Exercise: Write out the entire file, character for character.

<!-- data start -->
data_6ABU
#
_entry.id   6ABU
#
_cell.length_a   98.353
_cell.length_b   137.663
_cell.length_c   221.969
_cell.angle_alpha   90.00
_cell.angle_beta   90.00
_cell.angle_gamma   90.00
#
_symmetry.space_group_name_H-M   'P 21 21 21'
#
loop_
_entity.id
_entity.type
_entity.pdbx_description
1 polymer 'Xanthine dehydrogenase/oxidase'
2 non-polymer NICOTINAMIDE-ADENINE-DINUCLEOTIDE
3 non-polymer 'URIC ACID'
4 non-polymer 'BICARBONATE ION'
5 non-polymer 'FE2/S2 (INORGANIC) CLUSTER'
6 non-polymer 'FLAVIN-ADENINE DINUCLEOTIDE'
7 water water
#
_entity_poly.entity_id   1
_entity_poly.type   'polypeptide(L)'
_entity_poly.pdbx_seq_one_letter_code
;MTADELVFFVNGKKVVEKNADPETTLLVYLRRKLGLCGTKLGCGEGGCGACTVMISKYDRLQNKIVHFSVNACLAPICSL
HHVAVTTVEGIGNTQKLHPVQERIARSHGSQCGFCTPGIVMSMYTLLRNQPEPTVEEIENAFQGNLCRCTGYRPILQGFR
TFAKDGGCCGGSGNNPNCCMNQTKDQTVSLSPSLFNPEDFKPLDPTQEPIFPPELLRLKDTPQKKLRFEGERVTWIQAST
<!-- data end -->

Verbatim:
data_6ABU
#
_entry.id   6ABU
#
_cell.length_a   98.353
_cell.length_b   137.663
_cell.length_c   221.969
_cell.angle_alpha   90.00
_cell.angle_beta   90.00
_cell.angle_gamma   90.00
#
_symmetry.space_group_name_H-M   'P 21 21 21'
#
loop_
_entity.id
_entity.type
_entity.pdbx_description
1 polymer 'Xanthine dehydrogenase/oxidase'
2 non-polymer NICOTINAMIDE-ADENINE-DINUCLEOTIDE
3 non-polymer 'URIC ACID'
4 non-polymer 'BICARBONATE ION'
5 non-polymer 'FE2/S2 (INORGANIC) CLUSTER'
6 non-polymer 'FLAVIN-ADENINE DINUCLEOTIDE'
7 water water
#
_entity_poly.entity_id   1
_entity_poly.type   'polypeptide(L)'
_entity_poly.pdbx_seq_one_letter_code
;MTADELVFFVNGKKVVEKNADPETTLLVYLRRKLGLCGTKLGCGEGGCGACTVMISKYDRLQNKIVHFSVNACLAPICSL
HHVAVTTVEGIGNTQKLHPVQERIARSHGSQCGFCTPGIVMSMYTLLRNQPEPTVEEIENAFQGNLCRCTGYRPILQGFR
TFAKDGGCCGGSGNNPNCCMNQTKDQTVSLSPSLFNPEDFKPLDPTQEPIFPPELLRLKDTPQKKLRFEGERVTWIQAST